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Priapism is a term used to describe a prolonged erection lasting more than 6 hours, usually not associated with sexual activity, and frequently starting during sleep. This descriptive term is derived from the Greek god of fertility, Priapus, whose statues depict him with an erection. An erection lasting over 6 hours is associated with changes that can prevent normal detumescence.

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There are two types of priapism and early classification is essential for appropriate treatment. Low-flow (ischemic) priapism is the more common form. Although frequently idiopathic, there are several specific causes that can require specific therapy. Because progressive tissue damage occurs, success of treatment is dependent upon rapid reversal of the ischemia in these patients, who usually are late in seeking help.1,2 The second type of priapism is high-flow (nonischemic) priapism. This is usually due to blunt trauma of the corpora with an arterial rupture giving rise to an arteriovenous fistula. High-flow priapism is uncommon but important to differentiate from low-flow priapism. Treatment of high-flow priapism is not an emergency but requires immediate follow-up. Although ischemic damage does not occur with high-flow priapism, erectile dysfunction is still reported in about 20 percent of patients after treatment.1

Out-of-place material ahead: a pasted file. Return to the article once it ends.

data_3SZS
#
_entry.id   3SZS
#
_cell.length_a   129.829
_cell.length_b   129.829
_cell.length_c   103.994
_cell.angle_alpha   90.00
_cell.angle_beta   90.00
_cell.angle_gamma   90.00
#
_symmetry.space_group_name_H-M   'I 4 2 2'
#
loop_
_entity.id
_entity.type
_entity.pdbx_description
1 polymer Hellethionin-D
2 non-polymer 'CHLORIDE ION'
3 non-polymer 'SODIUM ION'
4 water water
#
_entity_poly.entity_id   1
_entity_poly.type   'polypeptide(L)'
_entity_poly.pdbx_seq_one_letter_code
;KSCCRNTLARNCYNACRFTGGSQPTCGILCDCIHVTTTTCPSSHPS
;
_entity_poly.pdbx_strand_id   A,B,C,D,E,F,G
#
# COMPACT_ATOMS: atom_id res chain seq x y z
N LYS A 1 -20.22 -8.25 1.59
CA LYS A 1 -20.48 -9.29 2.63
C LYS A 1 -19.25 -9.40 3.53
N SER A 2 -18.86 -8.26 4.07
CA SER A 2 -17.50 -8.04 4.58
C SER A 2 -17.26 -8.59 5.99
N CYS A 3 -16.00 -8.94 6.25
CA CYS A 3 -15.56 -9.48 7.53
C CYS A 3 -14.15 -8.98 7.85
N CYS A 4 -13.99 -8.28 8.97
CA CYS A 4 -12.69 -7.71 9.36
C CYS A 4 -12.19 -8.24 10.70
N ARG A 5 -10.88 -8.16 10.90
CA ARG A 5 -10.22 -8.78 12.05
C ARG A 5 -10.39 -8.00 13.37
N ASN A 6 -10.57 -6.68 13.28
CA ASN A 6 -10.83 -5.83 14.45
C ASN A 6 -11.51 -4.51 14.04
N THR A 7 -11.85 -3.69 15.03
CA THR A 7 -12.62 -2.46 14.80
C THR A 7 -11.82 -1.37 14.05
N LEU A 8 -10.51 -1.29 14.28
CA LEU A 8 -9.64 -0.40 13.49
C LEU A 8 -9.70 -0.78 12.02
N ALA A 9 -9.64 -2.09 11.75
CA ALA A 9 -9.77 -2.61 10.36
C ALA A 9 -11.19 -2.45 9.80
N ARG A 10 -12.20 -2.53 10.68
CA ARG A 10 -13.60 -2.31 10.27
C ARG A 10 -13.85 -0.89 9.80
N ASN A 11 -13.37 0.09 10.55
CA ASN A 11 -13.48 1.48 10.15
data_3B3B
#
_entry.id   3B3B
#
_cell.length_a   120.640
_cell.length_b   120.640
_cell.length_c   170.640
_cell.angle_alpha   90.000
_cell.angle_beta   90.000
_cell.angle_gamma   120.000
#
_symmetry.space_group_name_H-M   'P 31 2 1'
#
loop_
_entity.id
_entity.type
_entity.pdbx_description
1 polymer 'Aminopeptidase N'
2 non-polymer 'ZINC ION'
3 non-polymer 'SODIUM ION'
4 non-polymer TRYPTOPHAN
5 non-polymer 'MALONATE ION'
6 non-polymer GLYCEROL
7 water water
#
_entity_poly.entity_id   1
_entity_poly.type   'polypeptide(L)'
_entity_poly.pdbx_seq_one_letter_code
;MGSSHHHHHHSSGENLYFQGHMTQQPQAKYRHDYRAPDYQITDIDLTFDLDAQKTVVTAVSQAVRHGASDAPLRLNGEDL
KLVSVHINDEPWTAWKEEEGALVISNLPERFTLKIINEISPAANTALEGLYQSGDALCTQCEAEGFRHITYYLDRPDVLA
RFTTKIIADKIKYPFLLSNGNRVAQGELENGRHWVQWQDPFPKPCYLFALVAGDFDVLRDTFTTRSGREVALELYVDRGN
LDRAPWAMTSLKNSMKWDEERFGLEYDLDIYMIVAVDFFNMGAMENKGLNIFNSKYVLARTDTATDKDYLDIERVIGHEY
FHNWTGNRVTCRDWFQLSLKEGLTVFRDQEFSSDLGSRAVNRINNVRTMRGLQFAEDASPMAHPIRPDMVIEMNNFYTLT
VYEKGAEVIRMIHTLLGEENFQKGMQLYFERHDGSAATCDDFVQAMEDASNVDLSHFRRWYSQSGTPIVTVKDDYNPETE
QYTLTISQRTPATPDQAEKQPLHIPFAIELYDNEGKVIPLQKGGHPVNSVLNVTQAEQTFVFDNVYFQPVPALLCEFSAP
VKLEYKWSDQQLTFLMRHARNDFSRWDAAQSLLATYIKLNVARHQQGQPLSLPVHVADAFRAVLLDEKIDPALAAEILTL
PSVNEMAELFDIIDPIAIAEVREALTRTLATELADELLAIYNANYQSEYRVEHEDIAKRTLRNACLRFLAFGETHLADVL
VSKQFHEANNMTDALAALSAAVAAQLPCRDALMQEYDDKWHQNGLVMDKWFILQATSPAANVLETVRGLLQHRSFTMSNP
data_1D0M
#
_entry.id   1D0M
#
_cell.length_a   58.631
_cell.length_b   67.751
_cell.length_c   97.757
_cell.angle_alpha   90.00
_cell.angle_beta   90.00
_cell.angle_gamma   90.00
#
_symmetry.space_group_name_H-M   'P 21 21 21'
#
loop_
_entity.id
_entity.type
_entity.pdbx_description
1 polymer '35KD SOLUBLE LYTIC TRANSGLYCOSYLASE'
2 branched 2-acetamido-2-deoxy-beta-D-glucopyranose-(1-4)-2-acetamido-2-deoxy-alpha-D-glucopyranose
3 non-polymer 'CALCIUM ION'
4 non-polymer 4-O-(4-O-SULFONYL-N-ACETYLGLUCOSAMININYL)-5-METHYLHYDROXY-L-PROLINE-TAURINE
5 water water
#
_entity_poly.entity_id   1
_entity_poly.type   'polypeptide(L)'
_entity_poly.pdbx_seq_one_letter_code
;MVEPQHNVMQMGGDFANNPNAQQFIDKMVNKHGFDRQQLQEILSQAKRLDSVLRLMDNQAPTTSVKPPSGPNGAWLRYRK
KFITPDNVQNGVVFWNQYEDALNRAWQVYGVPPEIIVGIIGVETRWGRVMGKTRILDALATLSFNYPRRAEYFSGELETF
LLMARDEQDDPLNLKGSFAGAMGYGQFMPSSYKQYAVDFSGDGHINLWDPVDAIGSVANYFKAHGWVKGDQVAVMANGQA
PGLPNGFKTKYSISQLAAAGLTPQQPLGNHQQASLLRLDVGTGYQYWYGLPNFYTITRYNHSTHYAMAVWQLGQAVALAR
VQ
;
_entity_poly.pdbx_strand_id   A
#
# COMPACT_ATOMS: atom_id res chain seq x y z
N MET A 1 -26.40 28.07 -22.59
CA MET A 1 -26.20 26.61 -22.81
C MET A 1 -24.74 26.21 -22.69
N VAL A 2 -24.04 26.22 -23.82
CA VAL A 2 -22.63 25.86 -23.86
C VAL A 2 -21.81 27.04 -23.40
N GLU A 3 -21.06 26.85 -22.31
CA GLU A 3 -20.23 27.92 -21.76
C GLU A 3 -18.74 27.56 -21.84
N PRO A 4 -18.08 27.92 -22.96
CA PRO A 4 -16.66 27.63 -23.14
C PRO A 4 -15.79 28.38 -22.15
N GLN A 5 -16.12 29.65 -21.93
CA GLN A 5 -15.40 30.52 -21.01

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There is a significant potential for disability in low-flow patients because either treatment fails to reduce the erection or erectile dysfunction occurs, even if the reduction is successful. Erectile dysfunction can be as high as 50 percent in low-flow priapism.1,3 For this reason patients should be made to understand that even with treatment, the outcome is uncertain. Legal implications are serious in this group of patients and full discussion with appropriate documentation in the medical record as treatment progresses is warranted.

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The need for prompt recognition and treatment of low-flow priapism has been demonstrated in both experimental and clinical series. In animal models, interstitial edema occurs in 12 hours, endothelial damage by 24 hours, and smooth-muscle changes within 48 hours.4 In a series of patients with priapism secondary to self-injection for erectile dysfunction, patients under 36 hours duration were usually successfully treated with aspiration and alpha-adrenergic drugs with no resulting fibrosis. No patients responded to alpha-adrenergic therapy and fibrosis was found in all cases if the priapism was present for over 36 hours, even if reduction of the priapism was successful.5 Others have confirmed histomorphological changes within 6 to 8 hours of ischemia in the corpora cavernosa structures.6

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The penis is primarily composed of the paired corpora cavernosa and the corpus spongiosum (Figure 126-1). An incomplete septum between the corpora cavernosa allows flow between them. The corpus spongiosum, which surrounds the urethra, terminates in the glans of the penis. A superficial and deep neurovascular bundle is located on the dorsal surface of the penis.

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Figure 126-1
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Cross-section of the penis demonstrating the ...

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